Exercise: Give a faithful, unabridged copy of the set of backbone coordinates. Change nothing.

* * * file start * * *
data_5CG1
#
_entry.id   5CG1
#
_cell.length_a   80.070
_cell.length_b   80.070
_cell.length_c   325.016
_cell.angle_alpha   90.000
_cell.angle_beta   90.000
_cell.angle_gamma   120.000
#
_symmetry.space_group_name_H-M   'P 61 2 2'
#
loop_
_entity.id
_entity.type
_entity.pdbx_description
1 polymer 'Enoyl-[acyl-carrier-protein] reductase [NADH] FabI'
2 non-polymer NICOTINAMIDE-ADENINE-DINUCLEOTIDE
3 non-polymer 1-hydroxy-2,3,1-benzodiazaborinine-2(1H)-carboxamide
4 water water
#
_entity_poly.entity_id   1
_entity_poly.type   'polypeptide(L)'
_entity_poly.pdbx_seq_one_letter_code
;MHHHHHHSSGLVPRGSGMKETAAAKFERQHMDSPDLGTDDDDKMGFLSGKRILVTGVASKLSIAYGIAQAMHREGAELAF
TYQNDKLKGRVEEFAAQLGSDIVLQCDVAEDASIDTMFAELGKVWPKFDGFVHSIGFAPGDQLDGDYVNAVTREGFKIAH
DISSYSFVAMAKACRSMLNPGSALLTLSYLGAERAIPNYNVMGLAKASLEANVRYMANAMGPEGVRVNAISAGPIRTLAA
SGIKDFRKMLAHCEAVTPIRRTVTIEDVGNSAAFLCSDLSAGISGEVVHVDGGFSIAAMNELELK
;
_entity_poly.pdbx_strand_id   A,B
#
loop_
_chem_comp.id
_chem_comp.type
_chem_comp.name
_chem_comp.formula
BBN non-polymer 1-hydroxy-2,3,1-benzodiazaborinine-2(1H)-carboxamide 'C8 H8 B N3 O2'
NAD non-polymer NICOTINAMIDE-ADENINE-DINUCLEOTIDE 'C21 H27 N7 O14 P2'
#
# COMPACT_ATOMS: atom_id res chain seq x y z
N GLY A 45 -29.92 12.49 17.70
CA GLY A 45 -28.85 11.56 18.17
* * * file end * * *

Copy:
data_5CG1
#
_entry.id   5CG1
#
_cell.length_a   80.070
_cell.length_b   80.070
_cell.length_c   325.016
_cell.angle_alpha   90.000
_cell.angle_beta   90.000
_cell.angle_gamma   120.000
#
_symmetry.space_group_name_H-M   'P 61 2 2'
#
loop_
_entity.id
_entity.type
_entity.pdbx_description
1 polymer 'Enoyl-[acyl-carrier-protein] reductase [NADH] FabI'
2 non-polymer NICOTINAMIDE-ADENINE-DINUCLEOTIDE
3 non-polymer 1-hydroxy-2,3,1-benzodiazaborinine-2(1H)-carboxamide
4 water water
#
_entity_poly.entity_id   1
_entity_poly.type   'polypeptide(L)'
_entity_poly.pdbx_seq_one_letter_code
;MHHHHHHSSGLVPRGSGMKETAAAKFERQHMDSPDLGTDDDDKMGFLSGKRILVTGVASKLSIAYGIAQAMHREGAELAF
TYQNDKLKGRVEEFAAQLGSDIVLQCDVAEDASIDTMFAELGKVWPKFDGFVHSIGFAPGDQLDGDYVNAVTREGFKIAH
DISSYSFVAMAKACRSMLNPGSALLTLSYLGAERAIPNYNVMGLAKASLEANVRYMANAMGPEGVRVNAISAGPIRTLAA
SGIKDFRKMLAHCEAVTPIRRTVTIEDVGNSAAFLCSDLSAGISGEVVHVDGGFSIAAMNELELK
;
_entity_poly.pdbx_strand_id   A,B
#
loop_
_chem_comp.id
_chem_comp.type
_chem_comp.name
_chem_comp.formula
BBN non-polymer 1-hydroxy-2,3,1-benzodiazaborinine-2(1H)-carboxamide 'C8 H8 B N3 O2'
NAD non-polymer NICOTINAMIDE-ADENINE-DINUCLEOTIDE 'C21 H27 N7 O14 P2'
#
# COMPACT_ATOMS: atom_id res chain seq x y z
N GLY A 45 -29.92 12.49 17.70
CA GLY A 45 -28.85 11.56 18.17